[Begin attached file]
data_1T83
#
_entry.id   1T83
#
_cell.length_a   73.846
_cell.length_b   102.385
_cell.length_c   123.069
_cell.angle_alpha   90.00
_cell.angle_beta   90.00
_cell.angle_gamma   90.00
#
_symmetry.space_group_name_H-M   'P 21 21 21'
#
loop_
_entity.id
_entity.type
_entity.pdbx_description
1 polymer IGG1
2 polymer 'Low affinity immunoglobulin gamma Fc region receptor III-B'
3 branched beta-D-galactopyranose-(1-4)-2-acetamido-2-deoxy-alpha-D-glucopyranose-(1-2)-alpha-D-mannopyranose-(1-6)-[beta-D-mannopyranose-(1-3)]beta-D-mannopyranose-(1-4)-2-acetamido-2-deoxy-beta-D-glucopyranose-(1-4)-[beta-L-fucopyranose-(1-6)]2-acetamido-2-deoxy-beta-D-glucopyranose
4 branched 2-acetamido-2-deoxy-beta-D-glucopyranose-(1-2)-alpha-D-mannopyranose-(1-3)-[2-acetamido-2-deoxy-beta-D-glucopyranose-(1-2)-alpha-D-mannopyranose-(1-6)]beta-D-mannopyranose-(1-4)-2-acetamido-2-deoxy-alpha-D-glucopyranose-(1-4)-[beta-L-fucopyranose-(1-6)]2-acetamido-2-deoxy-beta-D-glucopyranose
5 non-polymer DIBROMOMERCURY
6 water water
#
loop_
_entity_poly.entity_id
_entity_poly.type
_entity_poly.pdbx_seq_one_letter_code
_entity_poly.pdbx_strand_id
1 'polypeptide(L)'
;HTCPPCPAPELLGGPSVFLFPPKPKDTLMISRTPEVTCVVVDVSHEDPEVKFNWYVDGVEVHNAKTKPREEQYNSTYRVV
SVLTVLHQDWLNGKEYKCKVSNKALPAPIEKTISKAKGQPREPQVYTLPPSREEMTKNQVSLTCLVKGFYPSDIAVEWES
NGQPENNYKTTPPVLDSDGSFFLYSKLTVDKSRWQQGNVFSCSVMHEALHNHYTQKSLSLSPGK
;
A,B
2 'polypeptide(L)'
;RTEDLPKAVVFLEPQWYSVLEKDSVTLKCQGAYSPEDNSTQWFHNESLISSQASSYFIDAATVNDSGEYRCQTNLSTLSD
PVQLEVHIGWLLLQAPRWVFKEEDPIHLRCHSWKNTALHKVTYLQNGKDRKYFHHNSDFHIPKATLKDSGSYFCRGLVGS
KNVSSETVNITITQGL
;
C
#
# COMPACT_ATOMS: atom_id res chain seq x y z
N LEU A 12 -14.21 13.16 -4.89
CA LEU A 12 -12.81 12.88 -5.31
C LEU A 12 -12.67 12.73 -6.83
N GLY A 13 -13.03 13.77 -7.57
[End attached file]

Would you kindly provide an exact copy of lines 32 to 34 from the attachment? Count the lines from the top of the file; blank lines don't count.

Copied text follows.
SVLTVLHQDWLNGKEYKCKVSNKALPAPIEKTISKAKGQPREPQVYTLPPSREEMTKNQVSLTCLVKGFYPSDIAVEWES
NGQPENNYKTTPPVLDSDGSFFLYSKLTVDKSRWQQGNVFSCSVMHEALHNHYTQKSLSLSPGK
;